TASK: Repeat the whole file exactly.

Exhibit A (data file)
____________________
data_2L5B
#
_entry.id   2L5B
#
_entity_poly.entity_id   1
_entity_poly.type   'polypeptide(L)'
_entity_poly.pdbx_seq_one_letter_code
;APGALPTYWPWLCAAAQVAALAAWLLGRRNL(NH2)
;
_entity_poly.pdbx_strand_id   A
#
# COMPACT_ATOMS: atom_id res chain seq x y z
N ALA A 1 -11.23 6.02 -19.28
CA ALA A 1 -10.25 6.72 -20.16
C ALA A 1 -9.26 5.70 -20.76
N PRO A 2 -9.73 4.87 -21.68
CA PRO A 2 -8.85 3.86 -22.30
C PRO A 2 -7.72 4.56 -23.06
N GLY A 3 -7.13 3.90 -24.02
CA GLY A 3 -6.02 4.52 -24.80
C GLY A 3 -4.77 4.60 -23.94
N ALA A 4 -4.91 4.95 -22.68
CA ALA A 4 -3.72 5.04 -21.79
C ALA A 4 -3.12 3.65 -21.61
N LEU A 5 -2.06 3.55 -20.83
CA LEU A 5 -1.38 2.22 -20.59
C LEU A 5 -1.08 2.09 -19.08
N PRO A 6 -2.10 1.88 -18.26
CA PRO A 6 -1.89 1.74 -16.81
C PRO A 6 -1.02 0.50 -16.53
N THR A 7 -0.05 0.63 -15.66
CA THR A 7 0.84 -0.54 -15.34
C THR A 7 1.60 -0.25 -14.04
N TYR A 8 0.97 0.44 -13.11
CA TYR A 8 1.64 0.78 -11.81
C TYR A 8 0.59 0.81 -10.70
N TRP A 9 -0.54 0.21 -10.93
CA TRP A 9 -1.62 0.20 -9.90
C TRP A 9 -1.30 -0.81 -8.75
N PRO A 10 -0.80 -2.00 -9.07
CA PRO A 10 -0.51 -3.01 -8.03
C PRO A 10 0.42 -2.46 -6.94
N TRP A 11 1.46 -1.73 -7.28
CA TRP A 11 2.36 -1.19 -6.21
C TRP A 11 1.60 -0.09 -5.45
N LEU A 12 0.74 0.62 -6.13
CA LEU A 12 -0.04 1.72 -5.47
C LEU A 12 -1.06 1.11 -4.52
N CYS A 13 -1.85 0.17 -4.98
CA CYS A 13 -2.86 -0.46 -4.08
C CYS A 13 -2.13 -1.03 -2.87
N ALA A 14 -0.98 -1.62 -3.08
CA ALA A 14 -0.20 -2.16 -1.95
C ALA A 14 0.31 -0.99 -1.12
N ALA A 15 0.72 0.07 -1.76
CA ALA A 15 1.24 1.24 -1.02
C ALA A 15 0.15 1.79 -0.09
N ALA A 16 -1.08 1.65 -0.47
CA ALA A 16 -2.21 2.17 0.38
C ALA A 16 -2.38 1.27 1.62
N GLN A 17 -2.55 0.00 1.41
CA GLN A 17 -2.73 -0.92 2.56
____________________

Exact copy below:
data_2L5B
#
_entry.id   2L5B
#
_entity_poly.entity_id   1
_entity_poly.type   'polypeptide(L)'
_entity_poly.pdbx_seq_one_letter_code
;APGALPTYWPWLCAAAQVAALAAWLLGRRNL(NH2)
;
_entity_poly.pdbx_strand_id   A
#
# COMPACT_ATOMS: atom_id res chain seq x y z
N ALA A 1 -11.23 6.02 -19.28
CA ALA A 1 -10.25 6.72 -20.16
C ALA A 1 -9.26 5.70 -20.76
N PRO A 2 -9.73 4.87 -21.68
CA PRO A 2 -8.85 3.86 -22.30
C PRO A 2 -7.72 4.56 -23.06
N GLY A 3 -7.13 3.90 -24.02
CA GLY A 3 -6.02 4.52 -24.80
C GLY A 3 -4.77 4.60 -23.94
N ALA A 4 -4.91 4.95 -22.68
CA ALA A 4 -3.72 5.04 -21.79
C ALA A 4 -3.12 3.65 -21.61
N LEU A 5 -2.06 3.55 -20.83
CA LEU A 5 -1.38 2.22 -20.59
C LEU A 5 -1.08 2.09 -19.08
N PRO A 6 -2.10 1.88 -18.26
CA PRO A 6 -1.89 1.74 -16.81
C PRO A 6 -1.02 0.50 -16.53
N THR A 7 -0.05 0.63 -15.66
CA THR A 7 0.84 -0.54 -15.34
C THR A 7 1.60 -0.25 -14.04
N TYR A 8 0.97 0.44 -13.11
CA TYR A 8 1.64 0.78 -11.81
C TYR A 8 0.59 0.81 -10.70
N TRP A 9 -0.54 0.21 -10.93
CA TRP A 9 -1.62 0.20 -9.90
C TRP A 9 -1.30 -0.81 -8.75
N PRO A 10 -0.80 -2.00 -9.07
CA PRO A 10 -0.51 -3.01 -8.03
C PRO A 10 0.42 -2.46 -6.94
N TRP A 11 1.46 -1.73 -7.28
CA TRP A 11 2.36 -1.19 -6.21
C TRP A 11 1.60 -0.09 -5.45
N LEU A 12 0.74 0.62 -6.13
CA LEU A 12 -0.04 1.72 -5.47
C LEU A 12 -1.06 1.11 -4.52
N CYS A 13 -1.85 0.17 -4.98
CA CYS A 13 -2.86 -0.46 -4.08
C CYS A 13 -2.13 -1.03 -2.87
N ALA A 14 -0.98 -1.62 -3.08
CA ALA A 14 -0.20 -2.16 -1.95
C ALA A 14 0.31 -0.99 -1.12
N ALA A 15 0.72 0.07 -1.76
CA ALA A 15 1.24 1.24 -1.02
C ALA A 15 0.15 1.79 -0.09
N ALA A 16 -1.08 1.65 -0.47
CA ALA A 16 -2.21 2.17 0.38
C ALA A 16 -2.38 1.27 1.62
N GLN A 17 -2.55 0.00 1.41
CA GLN A 17 -2.73 -0.92 2.56